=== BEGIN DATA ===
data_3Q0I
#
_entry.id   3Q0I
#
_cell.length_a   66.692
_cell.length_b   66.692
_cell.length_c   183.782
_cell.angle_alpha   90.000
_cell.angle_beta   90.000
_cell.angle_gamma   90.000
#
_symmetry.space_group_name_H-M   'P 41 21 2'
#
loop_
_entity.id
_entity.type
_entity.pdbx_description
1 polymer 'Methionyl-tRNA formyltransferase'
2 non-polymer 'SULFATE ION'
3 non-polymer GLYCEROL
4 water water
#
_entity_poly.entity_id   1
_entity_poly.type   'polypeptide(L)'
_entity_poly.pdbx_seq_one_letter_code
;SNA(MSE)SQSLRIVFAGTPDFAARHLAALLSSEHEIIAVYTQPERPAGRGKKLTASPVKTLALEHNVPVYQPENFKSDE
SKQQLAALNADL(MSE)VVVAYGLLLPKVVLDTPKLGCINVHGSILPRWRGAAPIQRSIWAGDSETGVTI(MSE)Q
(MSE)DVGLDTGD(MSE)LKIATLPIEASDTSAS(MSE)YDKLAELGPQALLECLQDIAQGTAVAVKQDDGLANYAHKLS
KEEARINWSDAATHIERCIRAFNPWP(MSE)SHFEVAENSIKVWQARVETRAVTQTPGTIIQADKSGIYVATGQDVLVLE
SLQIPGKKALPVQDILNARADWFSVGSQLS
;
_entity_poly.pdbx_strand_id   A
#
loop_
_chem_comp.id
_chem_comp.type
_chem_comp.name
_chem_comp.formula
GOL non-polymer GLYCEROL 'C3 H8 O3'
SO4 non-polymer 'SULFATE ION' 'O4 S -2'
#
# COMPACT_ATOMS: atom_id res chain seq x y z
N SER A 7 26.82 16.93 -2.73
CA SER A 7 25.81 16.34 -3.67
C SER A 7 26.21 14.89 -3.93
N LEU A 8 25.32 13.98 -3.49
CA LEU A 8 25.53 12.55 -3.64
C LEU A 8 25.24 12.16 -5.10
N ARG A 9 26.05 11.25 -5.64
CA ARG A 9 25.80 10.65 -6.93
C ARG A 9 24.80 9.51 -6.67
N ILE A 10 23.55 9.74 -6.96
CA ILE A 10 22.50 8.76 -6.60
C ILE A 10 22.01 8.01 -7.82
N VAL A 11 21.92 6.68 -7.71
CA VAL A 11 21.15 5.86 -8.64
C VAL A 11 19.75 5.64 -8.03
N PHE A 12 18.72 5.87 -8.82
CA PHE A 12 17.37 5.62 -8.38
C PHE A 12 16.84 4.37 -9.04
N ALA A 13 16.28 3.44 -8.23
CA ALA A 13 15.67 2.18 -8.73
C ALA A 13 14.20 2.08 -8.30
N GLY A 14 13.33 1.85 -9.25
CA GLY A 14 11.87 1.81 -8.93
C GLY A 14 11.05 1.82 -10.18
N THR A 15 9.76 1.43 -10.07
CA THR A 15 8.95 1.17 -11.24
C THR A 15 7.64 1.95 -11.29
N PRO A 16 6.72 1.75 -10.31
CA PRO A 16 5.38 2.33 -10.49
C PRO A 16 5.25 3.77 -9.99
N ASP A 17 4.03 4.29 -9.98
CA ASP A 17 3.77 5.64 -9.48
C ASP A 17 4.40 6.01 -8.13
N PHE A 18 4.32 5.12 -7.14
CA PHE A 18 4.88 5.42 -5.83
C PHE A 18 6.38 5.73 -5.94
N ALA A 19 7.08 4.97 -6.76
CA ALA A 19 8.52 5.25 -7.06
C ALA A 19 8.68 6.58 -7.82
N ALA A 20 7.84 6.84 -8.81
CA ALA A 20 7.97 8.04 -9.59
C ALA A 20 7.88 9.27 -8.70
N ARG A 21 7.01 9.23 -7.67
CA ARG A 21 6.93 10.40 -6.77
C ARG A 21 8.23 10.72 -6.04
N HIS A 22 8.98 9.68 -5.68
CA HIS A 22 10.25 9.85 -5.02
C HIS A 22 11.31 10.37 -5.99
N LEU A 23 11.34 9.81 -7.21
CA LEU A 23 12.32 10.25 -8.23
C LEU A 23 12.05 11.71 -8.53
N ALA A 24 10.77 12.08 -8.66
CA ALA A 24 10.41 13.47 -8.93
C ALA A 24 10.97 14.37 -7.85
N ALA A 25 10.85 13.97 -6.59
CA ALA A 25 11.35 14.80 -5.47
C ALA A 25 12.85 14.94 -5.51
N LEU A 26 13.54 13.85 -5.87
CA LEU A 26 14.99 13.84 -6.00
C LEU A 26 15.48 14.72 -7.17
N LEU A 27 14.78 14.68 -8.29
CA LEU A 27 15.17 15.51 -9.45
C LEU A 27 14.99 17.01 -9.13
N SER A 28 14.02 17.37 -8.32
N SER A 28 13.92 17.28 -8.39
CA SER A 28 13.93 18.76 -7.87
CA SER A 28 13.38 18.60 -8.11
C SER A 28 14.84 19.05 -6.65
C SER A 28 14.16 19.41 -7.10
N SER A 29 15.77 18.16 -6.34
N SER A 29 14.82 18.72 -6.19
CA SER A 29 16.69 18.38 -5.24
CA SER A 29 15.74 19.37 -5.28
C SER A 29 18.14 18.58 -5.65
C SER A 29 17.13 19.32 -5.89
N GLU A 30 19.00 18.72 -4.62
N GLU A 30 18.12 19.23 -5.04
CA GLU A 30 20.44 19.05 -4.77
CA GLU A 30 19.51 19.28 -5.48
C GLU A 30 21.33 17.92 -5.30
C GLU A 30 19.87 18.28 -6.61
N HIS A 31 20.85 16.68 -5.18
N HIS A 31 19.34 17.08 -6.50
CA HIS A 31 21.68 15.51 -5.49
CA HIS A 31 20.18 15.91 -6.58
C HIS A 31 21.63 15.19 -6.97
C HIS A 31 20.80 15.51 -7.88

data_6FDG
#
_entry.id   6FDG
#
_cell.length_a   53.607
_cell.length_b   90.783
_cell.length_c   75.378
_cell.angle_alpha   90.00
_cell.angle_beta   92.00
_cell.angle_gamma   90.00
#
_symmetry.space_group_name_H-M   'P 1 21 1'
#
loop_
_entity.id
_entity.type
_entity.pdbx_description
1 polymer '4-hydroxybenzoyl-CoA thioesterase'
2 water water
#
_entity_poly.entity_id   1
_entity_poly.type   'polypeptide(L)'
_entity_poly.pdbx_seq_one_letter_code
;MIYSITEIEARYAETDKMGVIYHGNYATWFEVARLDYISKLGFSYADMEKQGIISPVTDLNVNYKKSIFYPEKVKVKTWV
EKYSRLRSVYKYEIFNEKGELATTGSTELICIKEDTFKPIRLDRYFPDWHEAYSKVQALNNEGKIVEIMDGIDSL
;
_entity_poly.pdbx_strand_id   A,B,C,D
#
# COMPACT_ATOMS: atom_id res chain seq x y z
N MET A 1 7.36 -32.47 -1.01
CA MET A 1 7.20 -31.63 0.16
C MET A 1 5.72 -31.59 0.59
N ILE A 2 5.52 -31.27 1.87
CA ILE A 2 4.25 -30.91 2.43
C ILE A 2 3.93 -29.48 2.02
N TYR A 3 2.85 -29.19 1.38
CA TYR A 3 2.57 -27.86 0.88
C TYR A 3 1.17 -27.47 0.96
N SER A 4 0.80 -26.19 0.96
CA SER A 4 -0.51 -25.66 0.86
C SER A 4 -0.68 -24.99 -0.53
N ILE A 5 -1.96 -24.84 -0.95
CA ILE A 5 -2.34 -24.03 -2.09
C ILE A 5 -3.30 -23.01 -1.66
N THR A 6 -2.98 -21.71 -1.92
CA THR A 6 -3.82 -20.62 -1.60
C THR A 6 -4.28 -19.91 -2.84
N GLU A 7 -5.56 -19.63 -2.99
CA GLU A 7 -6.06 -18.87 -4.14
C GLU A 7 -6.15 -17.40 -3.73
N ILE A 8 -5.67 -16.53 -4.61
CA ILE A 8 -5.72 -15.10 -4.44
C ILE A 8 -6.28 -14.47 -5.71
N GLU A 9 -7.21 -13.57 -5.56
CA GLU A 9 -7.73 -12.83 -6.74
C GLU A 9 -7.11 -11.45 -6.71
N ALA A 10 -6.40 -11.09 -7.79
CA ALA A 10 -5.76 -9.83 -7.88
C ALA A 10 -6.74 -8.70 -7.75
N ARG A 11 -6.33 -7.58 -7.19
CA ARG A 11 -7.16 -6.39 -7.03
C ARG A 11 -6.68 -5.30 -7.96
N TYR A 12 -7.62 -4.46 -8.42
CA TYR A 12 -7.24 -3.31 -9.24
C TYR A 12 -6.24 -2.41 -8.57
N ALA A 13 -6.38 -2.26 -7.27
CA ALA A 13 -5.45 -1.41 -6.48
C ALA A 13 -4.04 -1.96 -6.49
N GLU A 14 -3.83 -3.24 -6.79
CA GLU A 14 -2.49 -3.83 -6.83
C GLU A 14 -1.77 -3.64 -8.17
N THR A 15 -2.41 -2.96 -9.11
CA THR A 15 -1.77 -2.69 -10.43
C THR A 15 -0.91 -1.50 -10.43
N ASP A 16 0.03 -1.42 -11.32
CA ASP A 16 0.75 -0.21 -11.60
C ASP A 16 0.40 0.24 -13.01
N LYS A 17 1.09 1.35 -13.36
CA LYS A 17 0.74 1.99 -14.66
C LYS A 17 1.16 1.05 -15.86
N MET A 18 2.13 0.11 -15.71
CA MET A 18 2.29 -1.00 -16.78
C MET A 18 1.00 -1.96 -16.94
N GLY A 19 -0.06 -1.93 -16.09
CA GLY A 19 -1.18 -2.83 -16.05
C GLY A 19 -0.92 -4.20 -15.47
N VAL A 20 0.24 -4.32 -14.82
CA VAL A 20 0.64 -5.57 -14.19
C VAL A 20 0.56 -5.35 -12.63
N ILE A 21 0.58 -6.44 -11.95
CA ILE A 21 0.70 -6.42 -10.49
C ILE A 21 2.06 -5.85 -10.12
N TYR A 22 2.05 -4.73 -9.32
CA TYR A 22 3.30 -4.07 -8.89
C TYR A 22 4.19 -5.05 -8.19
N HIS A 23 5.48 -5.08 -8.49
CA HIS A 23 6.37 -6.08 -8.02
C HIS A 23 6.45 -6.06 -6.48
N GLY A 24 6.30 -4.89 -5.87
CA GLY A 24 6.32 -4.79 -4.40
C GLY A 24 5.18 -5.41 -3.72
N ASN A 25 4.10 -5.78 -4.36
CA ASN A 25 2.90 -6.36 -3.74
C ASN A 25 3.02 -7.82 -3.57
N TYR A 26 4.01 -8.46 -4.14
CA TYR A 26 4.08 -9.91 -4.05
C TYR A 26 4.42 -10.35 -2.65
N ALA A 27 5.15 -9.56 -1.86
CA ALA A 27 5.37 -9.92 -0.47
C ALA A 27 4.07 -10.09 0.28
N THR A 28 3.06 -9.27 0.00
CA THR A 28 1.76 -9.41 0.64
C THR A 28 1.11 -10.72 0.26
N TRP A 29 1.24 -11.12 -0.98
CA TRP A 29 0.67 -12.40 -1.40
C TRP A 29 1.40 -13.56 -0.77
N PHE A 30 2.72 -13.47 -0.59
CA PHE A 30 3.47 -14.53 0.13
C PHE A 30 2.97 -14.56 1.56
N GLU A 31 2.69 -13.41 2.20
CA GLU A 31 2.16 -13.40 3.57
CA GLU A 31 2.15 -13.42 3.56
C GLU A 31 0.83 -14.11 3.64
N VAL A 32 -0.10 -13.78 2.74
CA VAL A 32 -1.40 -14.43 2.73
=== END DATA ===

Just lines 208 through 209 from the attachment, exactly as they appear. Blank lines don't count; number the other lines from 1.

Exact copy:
CA LYS A 17 0.74 1.99 -14.66
C LYS A 17 1.16 1.05 -15.86